The long thin wood has taken a bit of a battering this winter. First the rain loosened the soil around roots, then gales blew some of the trees over. Only one tree came right down, far into the field, for it was a massive old tree, bringing parts of others with it. Other trees fell and were caught in the canopies of their neighbours, some remaining there still, while others came down by degrees over a period of weeks as supporting branches gave way. Every time I walked under one, I cast a wary eye upwards, in case now would be the time for it to fall.
This summer, undergrowth will come up and clothe the naked wood, making habitat for all sorts of creatures. The death of some trees will bring other life, just as light coming through in new places will encourage greenery to grow. But for now, the woods are bare and cold, for the snow and hard frosts have battered down the remaining shelter, so that you can see between the standing trees all the way to the long thin pond. This could do with more water in it: I don’t think I have ever seen it so low in winter. Coots and moorhens make a good living here, and already we have some mallard poking around in the reeds and sedges, looking for nesting places, though I fear the heron will see to the ducklings, as it normally does if the crows don’t get the eggs first.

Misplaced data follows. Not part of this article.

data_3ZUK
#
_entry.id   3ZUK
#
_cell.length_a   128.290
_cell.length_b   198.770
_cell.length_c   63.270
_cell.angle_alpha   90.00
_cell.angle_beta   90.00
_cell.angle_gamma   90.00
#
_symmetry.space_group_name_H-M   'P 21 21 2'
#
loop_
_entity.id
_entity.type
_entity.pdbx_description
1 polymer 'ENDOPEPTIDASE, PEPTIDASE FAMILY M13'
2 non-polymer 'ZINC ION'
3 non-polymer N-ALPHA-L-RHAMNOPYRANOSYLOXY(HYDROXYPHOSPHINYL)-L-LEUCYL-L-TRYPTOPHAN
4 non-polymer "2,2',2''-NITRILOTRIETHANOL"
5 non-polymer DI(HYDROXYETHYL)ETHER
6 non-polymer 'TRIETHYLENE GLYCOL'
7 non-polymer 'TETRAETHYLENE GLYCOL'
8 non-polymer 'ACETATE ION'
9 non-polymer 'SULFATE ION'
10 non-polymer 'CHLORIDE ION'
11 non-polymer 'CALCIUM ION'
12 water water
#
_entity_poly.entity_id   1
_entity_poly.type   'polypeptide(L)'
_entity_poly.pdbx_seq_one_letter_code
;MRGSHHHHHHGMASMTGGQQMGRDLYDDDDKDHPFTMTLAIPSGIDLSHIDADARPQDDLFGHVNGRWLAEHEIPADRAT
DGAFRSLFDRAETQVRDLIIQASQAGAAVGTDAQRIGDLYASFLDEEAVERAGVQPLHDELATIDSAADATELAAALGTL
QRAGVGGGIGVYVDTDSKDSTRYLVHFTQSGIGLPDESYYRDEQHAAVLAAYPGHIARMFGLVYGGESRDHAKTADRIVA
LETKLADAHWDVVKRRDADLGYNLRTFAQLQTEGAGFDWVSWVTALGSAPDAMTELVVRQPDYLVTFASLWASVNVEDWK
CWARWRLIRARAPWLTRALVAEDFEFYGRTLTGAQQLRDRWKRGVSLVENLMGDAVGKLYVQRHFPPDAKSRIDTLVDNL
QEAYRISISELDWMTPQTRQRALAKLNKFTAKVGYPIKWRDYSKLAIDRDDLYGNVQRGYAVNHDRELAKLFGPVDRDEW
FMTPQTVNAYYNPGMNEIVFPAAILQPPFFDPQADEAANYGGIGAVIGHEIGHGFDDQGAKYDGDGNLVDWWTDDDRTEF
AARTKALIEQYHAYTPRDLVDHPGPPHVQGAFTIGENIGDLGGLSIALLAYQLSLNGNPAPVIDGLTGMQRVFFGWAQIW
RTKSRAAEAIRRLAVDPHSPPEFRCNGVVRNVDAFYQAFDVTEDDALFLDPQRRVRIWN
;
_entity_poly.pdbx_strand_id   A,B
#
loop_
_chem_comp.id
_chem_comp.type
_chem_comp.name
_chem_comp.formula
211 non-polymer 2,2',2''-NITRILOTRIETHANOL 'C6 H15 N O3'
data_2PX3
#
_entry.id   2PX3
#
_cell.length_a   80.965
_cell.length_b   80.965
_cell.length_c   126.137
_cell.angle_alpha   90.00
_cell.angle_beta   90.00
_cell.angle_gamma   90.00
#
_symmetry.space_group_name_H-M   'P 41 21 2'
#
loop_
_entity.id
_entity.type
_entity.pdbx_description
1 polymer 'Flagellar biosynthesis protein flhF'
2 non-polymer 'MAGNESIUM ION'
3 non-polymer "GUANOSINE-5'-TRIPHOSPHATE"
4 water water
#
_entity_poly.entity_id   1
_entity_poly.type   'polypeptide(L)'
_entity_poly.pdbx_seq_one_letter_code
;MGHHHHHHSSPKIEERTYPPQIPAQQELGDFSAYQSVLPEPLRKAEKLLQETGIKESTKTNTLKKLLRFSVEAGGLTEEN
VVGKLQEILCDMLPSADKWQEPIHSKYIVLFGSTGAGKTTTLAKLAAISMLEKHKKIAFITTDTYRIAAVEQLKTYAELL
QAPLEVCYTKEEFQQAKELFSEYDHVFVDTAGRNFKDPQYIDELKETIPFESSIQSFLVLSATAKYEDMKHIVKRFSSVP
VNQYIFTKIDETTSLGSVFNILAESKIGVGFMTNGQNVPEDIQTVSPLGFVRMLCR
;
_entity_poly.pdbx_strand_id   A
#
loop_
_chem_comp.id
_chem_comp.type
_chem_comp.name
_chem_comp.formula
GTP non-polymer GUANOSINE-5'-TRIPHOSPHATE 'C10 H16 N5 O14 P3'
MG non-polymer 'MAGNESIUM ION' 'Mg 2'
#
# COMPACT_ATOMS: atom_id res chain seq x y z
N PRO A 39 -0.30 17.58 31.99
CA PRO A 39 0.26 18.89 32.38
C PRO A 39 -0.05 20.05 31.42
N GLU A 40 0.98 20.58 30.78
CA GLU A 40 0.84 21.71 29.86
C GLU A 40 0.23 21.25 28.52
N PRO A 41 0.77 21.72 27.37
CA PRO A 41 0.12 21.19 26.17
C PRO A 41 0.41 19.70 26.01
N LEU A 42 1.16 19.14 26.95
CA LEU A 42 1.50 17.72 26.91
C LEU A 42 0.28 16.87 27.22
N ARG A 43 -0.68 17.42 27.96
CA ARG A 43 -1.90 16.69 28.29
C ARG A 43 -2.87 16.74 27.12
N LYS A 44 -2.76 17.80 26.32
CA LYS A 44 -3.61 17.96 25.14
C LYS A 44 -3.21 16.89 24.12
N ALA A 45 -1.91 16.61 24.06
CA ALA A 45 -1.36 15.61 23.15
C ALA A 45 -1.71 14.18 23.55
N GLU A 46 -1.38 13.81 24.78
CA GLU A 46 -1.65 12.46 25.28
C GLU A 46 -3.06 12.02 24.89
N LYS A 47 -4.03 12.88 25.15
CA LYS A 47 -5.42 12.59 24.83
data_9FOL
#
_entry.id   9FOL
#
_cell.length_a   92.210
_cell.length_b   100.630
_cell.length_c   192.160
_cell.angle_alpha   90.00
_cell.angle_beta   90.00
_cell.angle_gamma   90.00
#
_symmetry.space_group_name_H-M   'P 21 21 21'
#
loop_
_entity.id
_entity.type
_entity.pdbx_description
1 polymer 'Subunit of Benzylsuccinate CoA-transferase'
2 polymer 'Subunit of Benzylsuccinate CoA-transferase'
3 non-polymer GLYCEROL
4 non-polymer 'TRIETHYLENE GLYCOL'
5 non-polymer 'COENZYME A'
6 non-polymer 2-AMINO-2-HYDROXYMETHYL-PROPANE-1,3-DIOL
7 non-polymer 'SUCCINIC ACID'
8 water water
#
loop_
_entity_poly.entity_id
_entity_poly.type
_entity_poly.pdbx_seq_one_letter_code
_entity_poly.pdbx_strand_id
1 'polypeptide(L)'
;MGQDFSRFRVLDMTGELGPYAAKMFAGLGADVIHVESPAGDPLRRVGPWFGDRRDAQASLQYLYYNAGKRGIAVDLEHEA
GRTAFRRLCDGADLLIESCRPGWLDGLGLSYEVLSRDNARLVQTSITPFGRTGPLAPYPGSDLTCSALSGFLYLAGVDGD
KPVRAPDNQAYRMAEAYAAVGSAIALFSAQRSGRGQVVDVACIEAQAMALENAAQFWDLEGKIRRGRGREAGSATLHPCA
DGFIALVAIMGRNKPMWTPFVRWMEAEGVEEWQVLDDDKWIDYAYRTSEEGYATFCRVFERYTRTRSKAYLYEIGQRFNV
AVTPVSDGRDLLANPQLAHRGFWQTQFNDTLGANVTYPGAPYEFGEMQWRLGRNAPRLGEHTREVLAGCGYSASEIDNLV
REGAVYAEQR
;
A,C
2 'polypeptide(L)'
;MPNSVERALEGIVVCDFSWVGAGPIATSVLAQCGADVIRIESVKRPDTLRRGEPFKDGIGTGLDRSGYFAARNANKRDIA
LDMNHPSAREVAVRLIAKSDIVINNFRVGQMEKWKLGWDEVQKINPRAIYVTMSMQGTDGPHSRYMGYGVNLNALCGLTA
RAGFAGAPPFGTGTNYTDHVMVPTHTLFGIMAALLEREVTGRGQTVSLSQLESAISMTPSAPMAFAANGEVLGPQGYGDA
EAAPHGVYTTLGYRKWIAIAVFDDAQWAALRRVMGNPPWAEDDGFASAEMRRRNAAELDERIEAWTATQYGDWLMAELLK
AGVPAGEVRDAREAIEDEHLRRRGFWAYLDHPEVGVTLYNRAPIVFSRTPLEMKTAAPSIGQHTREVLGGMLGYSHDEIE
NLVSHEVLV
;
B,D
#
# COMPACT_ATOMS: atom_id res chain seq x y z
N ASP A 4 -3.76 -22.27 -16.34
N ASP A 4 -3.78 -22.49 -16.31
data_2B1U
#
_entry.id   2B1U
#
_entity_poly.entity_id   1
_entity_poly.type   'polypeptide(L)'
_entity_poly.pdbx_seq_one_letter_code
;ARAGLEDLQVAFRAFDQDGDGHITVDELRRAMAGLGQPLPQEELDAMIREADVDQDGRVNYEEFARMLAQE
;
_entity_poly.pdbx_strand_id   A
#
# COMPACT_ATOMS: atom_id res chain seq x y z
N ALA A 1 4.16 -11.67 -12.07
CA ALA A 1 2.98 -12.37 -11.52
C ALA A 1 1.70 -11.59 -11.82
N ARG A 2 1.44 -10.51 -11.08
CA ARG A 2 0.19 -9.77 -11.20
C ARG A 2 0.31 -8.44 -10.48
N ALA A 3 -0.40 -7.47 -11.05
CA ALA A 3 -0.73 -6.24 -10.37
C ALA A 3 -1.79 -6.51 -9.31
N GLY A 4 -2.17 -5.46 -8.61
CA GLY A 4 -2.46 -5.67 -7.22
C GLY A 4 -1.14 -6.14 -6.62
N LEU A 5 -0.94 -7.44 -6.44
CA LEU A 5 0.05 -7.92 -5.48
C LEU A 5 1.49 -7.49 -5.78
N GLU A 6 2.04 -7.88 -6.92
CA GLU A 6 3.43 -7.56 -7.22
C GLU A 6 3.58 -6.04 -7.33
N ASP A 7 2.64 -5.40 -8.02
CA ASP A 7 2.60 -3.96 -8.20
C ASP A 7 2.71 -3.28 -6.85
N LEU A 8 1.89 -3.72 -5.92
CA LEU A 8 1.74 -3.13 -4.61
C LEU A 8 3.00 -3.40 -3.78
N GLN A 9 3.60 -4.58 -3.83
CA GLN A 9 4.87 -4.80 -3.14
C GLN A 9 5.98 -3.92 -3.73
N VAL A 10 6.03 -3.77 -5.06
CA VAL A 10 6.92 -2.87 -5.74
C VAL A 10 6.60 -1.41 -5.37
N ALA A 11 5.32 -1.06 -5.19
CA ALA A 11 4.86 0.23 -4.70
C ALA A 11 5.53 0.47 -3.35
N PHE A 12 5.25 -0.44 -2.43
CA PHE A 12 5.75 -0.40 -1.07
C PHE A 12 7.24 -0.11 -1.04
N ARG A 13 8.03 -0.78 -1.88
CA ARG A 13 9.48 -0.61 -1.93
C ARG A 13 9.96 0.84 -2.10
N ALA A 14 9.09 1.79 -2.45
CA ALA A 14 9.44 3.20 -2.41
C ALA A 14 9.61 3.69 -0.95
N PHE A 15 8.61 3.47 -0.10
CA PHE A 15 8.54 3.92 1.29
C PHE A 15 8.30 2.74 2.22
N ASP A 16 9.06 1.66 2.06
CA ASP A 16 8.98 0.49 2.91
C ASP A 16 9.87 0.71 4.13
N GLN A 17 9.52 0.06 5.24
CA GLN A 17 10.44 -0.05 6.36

There is a rabbit back in residence, and I hope more than one. The immediate area offers little forage so we don’t get many rabbits here, though the far hedge of blackthorn, hawthorn, briar and bramble shelters a few more. In the snaggle-toothed canopy above me, a woodpecker rattles about his business, and I can hear the mew of a buzzard riding thermals over the cloud. There is always something to see and hear in this wood, and the dogs find plenty of nose-work unravelling different trails.
My mood of relaxed contemplation is brought rudely to an end as a rat toddles over my foot in an unhurried manner and disappears into the brash and ivy on the woodland floor. My foot retains the feel of the creature and I hear the echo of my startled gasp on the air. Have you noticed that rats always look bigger than they actually are? They feel fatter, too. Behind it, nose down and not at all relaxed, comes one of the dogs, and by canine telepathy the other two rush back from the far end of the pond to see what is about. There follows a great deal of ardent sniffing and a fair amount of digging and snorting, but the rat has seeped away into its own world leaving nothing but its scent and the ghost of its weight on my foot. Dogs return, bearded with strings of moss and dead leaves, one with long black stockings of mud to take home.
Home beckons indeed, while the late afternoon contemplates taking up the chill of a frosty night, or else allowing in cloud cover and a temperature above freezing. As I leave the darkening wood, there is a zithering of fast feathers, and a sparrowhawk angles through the trees like a jet fighter, first on one side, then the other, ripping between black branches and then gone. Twice in a matter of minutes I have startled like a deer, forgetting my place in the food chain. My balance of nature this evening swings between the feel of rat paws on my foot and the swift dash of the hawk. More pragmatically, a cold nose pushes into my hand and tells me to get a move on, because it is nearly time to feed dogs.